Journalists on PR: Grant Clauser

January 4, 2009

Grant Clauser

Grant Clauser

Grant Clauser is editorial director of North American Publishing Company‘s Consumer Technology Publishing Group, which means he’s the editorial leader of E-Gear (of which he is also editor-in-chief), Dealerscope, CustomRetailer, PictureBusiness, HTSA Quarterly, Home Furnishings Business, HD Living and the Official CES Show Guide (whew, that list is finally over!). All told, an obvious slacker if there ever was one.

Grant’s been covering the CE business for 10 years. Before that, he edited several publications in the allied health market and wrote about fly fishing for various outdoor sports publications. His favorite movies are Excalibur and The Polar Express; his favorite beers are Guinness, Pocono Pale Ale and Yuengling Black & Tan. He wears a size 10.5 shoe. His favorite fly is the Parachute Adams. He sucks at Rock Band (Don’t we all, though? Even the ones who are good at it?). He tried for many CESes to convince me to join him for dinner at Star Trek: The Experience, and was never successful in doing so, although I greatly admired his genuine enthusiasm about the place. As far as I know, he occasionally sleeps.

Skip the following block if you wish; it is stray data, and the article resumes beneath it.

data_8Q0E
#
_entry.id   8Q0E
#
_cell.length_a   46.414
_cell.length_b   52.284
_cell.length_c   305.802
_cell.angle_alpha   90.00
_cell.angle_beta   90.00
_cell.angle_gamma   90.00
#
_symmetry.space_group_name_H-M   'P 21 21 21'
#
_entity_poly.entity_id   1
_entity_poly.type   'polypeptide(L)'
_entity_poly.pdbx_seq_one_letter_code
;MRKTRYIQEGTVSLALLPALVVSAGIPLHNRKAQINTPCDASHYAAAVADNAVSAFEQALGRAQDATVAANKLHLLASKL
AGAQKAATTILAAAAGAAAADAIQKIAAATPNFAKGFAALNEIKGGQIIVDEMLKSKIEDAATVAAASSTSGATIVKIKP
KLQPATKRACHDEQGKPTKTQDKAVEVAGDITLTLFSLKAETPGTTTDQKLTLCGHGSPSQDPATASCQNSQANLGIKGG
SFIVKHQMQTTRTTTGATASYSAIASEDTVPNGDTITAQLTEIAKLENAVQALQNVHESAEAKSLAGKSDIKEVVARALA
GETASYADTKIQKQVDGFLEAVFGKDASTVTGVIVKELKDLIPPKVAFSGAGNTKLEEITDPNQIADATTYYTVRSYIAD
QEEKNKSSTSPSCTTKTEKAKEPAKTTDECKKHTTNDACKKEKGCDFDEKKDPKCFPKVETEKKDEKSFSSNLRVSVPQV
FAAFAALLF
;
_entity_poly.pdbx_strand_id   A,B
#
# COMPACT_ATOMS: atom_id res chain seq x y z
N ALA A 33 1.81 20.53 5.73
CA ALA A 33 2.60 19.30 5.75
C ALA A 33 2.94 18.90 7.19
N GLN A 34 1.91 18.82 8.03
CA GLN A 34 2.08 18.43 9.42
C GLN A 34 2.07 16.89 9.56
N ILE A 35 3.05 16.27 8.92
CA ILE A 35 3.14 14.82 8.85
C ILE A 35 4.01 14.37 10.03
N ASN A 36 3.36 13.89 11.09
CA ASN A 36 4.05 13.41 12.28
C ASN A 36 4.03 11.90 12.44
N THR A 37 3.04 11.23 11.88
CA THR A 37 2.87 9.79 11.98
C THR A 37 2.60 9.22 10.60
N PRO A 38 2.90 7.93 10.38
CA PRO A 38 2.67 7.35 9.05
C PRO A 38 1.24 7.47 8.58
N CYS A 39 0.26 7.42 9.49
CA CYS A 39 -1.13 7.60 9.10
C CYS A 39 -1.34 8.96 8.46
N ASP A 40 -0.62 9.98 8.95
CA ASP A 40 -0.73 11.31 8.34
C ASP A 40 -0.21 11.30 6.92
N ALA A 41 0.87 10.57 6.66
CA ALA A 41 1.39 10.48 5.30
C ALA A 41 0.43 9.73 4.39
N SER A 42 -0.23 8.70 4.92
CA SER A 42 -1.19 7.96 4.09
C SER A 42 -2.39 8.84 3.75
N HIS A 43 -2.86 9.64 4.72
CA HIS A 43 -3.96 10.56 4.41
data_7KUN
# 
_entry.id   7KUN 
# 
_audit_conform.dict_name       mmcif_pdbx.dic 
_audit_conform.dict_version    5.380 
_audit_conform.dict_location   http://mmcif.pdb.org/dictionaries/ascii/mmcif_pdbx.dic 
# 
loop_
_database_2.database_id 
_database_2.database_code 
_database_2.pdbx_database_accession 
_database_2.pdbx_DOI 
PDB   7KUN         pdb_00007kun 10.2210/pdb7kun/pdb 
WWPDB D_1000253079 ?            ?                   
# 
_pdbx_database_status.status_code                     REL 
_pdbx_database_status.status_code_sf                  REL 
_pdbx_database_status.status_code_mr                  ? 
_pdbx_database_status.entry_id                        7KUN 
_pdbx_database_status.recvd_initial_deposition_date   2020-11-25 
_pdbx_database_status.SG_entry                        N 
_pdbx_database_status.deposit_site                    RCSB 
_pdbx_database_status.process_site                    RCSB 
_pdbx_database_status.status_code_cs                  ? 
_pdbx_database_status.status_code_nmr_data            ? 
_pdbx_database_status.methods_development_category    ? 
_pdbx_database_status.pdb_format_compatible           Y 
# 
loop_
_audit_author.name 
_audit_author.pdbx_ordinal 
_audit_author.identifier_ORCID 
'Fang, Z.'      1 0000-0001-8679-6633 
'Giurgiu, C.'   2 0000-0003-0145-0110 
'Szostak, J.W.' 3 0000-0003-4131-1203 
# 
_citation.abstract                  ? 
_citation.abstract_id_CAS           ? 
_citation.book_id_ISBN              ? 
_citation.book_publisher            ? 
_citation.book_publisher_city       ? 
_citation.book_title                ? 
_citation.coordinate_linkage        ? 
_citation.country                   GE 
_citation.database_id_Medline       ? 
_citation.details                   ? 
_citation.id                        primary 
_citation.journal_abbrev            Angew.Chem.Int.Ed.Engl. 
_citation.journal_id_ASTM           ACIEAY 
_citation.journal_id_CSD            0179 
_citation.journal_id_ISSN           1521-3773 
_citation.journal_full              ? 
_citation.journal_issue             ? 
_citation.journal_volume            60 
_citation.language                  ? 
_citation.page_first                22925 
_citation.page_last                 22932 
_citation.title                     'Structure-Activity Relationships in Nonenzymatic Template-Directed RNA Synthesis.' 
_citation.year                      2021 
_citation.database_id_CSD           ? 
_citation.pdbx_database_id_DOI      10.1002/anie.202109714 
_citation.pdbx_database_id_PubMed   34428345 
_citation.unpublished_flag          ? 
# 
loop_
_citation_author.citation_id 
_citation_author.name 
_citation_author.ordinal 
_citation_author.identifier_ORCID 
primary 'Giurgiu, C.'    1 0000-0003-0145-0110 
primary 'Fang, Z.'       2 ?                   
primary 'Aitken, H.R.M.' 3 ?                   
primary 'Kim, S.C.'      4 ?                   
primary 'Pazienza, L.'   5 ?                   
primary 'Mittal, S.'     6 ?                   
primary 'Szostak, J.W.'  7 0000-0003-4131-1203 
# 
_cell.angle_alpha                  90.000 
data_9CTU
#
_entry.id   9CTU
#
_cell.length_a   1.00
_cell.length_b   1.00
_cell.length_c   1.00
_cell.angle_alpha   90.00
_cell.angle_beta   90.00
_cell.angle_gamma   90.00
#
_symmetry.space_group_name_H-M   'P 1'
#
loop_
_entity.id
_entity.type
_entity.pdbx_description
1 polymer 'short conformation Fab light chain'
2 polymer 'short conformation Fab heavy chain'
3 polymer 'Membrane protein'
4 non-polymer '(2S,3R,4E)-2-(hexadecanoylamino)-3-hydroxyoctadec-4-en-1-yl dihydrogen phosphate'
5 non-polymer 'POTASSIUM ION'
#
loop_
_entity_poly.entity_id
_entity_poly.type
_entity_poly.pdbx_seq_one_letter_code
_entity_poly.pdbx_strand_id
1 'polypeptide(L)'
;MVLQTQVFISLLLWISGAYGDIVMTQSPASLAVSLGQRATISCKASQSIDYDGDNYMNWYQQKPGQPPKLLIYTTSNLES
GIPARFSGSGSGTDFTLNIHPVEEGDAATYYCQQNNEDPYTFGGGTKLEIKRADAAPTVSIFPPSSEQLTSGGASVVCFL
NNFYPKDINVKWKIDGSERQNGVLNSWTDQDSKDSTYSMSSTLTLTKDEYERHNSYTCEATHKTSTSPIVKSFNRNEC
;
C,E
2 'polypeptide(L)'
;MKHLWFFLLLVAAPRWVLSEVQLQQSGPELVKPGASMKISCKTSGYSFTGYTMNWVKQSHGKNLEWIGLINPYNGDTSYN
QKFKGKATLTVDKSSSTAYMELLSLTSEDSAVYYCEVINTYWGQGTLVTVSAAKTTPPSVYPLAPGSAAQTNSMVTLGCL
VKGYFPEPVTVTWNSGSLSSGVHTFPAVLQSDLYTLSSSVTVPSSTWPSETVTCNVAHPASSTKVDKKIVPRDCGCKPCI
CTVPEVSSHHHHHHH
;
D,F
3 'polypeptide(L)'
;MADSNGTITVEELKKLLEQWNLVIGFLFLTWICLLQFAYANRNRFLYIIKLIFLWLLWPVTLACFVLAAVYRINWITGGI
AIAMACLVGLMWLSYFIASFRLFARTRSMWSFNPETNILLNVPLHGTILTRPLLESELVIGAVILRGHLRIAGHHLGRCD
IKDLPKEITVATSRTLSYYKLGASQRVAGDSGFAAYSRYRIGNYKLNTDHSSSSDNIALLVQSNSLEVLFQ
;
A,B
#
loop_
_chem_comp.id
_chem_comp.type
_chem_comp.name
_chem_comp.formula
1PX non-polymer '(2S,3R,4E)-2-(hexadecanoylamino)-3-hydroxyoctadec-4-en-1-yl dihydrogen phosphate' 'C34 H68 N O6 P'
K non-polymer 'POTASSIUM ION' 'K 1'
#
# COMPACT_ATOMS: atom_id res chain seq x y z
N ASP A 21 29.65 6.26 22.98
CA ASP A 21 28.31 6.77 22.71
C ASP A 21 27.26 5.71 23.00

Given all that is on Grant’s gigantic plate, we’re honored he took some time out to talk to us about PR. Heck, he’s even participated in a CEA webcast on the subject, so he kinda beat me to the punch. And just in case you missed it last week, he also sent me a quite illuminating survey of 20 anonymous CE tech journalists and their attitudes about PR, which makes for quite tasty reading.

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Journalists on PR: Tips for Working with the CE Press

December 30, 2008